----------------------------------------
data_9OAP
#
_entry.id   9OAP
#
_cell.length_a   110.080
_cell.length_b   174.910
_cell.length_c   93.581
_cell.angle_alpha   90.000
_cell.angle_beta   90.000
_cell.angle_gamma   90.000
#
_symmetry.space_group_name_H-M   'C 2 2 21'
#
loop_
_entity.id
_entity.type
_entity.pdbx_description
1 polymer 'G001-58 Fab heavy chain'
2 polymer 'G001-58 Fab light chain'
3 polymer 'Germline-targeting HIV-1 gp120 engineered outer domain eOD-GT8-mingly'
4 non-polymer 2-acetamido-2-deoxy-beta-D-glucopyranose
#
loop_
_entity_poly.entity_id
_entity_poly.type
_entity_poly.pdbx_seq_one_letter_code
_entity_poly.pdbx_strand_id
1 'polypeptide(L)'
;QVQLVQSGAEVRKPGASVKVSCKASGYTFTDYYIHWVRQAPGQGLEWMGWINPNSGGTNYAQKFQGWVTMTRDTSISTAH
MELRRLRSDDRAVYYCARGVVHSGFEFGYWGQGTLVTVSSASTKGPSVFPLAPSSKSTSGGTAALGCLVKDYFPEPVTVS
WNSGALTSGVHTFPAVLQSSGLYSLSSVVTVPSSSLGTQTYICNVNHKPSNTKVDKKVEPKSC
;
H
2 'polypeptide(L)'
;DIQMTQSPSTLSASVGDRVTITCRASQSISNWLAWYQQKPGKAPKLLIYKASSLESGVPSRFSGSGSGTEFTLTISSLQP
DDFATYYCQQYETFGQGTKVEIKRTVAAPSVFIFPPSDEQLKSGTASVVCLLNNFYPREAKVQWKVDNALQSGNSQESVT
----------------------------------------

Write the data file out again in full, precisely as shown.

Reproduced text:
data_9OAP
#
_entry.id   9OAP
#
_cell.length_a   110.080
_cell.length_b   174.910
_cell.length_c   93.581
_cell.angle_alpha   90.000
_cell.angle_beta   90.000
_cell.angle_gamma   90.000
#
_symmetry.space_group_name_H-M   'C 2 2 21'
#
loop_
_entity.id
_entity.type
_entity.pdbx_description
1 polymer 'G001-58 Fab heavy chain'
2 polymer 'G001-58 Fab light chain'
3 polymer 'Germline-targeting HIV-1 gp120 engineered outer domain eOD-GT8-mingly'
4 non-polymer 2-acetamido-2-deoxy-beta-D-glucopyranose
#
loop_
_entity_poly.entity_id
_entity_poly.type
_entity_poly.pdbx_seq_one_letter_code
_entity_poly.pdbx_strand_id
1 'polypeptide(L)'
;QVQLVQSGAEVRKPGASVKVSCKASGYTFTDYYIHWVRQAPGQGLEWMGWINPNSGGTNYAQKFQGWVTMTRDTSISTAH
MELRRLRSDDRAVYYCARGVVHSGFEFGYWGQGTLVTVSSASTKGPSVFPLAPSSKSTSGGTAALGCLVKDYFPEPVTVS
WNSGALTSGVHTFPAVLQSSGLYSLSSVVTVPSSSLGTQTYICNVNHKPSNTKVDKKVEPKSC
;
H
2 'polypeptide(L)'
;DIQMTQSPSTLSASVGDRVTITCRASQSISNWLAWYQQKPGKAPKLLIYKASSLESGVPSRFSGSGSGTEFTLTISSLQP
DDFATYYCQQYETFGQGTKVEIKRTVAAPSVFIFPPSDEQLKSGTASVVCLLNNFYPREAKVQWKVDNALQSGNSQESVT